*키친스튜디오 [ Schemata Architects ] Kitchen Studio SUIBA

혼자 또는 둘이 사는 작은 세대로 변화하는 지금, 음식의 소비 문화 또한 변화하고 있다. 이곳 키친 스튜디오는 이러한 사회현상을 반영하는 곳으로 요리를 배우거나 배달, 가져가 먹을 수 있는 커뮤니티 장소입니다.

사교의 공간이기도 식사를 해결해야 하는 사람들에게는 일정금액으로 집에서 요리해야 하는 번거로움과 외식에 대한 부담감을 해결할 수 있는 방법으로 제공됩니다.


Kitchen Studio SUIBA is a minimalist space located in Tokyo, Japan, designed by Schemata Architects. Due to the spread of the internet, people have grown accustomed to two-way communication between customers and suppliers, and they are therefore no longer satisfied with food and beverage businesses based on one-way communication. As a result, there is a growing demand for shared kitchens for rent. They are used for various types of participatory events related to food and beverage including exchange parties between different sectors or dinner gatherings where guests can enjoy cooking for each other instead of simply going to reserved restaurants where they just wait for food and drinks to be served.

In addition, they serve as showrooms where businesses offer customers opportunities to try their food and products. One of the unique characteristics of this building is that people can enjoy looking at it from two different viewpoints – firstly from a close distance and secondly from some distance away from the site – because it is situated along Showa-dori Avenue with a very large road width. The design was developed in two directions based on the two different viewpoints, namely a “close-range” view and a “distant” view. The owner of this building also owns adjacent properties on both sides, which allowed them to take a closer look at “gaps” between the building and the adjacent buildings and actively incorporate them in our design. On the other hand, the architects looked at the building from the other side of the road and designed an extremely small volume (disproportionate to the adjacent buildings) with a high level of transparency that makes one want to peek inside.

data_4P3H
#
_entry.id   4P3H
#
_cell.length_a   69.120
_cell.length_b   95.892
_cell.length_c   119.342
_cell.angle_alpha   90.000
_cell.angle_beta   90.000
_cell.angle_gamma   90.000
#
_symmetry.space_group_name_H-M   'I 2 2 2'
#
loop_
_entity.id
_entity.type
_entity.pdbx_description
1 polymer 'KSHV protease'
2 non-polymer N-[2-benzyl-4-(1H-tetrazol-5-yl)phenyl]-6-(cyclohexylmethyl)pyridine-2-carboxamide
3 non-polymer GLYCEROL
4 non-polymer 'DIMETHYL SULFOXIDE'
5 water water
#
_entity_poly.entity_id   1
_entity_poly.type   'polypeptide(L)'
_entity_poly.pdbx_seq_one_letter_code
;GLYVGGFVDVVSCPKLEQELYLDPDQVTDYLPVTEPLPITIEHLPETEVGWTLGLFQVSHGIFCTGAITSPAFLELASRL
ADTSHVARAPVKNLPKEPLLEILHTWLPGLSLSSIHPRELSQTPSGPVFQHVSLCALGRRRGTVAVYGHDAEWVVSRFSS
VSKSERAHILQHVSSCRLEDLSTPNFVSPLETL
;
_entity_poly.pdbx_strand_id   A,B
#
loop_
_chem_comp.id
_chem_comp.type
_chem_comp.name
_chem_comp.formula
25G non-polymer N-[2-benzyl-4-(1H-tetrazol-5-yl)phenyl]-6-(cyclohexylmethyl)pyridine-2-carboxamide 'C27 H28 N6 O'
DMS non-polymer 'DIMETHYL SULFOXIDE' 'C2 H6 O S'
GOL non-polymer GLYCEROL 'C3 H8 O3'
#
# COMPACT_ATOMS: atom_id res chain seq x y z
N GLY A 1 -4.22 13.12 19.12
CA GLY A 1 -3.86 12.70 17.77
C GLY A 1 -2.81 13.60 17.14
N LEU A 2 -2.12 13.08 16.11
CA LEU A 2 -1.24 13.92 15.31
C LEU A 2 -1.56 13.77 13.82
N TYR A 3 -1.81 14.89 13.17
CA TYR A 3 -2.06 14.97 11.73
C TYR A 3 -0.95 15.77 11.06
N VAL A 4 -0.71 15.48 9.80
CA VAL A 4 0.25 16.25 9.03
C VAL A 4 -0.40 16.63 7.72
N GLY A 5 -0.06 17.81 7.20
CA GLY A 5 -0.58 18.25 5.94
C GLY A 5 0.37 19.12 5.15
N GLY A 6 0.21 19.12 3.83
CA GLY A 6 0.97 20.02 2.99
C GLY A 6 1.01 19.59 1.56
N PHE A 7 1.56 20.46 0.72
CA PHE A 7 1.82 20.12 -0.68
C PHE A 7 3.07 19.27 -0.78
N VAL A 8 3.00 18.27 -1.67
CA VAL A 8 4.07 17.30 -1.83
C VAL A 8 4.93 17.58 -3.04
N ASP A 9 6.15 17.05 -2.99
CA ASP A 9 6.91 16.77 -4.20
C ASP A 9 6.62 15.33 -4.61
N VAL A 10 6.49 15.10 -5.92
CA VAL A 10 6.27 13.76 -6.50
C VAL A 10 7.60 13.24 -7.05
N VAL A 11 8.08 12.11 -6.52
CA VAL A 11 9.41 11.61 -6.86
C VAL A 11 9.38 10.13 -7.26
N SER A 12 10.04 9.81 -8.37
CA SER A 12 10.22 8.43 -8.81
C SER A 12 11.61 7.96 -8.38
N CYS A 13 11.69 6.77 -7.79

The two different viewpoints also resulted in two different entries to the building, namely an extremely large sliding door (disproportionate to the building volume) in the front facade and a narrow approachway through the gap between the buildings (on the right side when viewed from the frontal road) leading to a small entrance in the back. On the backside of the building, the designers installed a counter outside between the buildings, where people can enjoy good times. As for the interior floor finish, they used the same material as the sidewalk to highlight the highly transparent expression of the front facade (but the pavements were unfortunately and unexpectedly replaced with different materials just before completion) .

Photography by Kenta Hasegawa


from leibal

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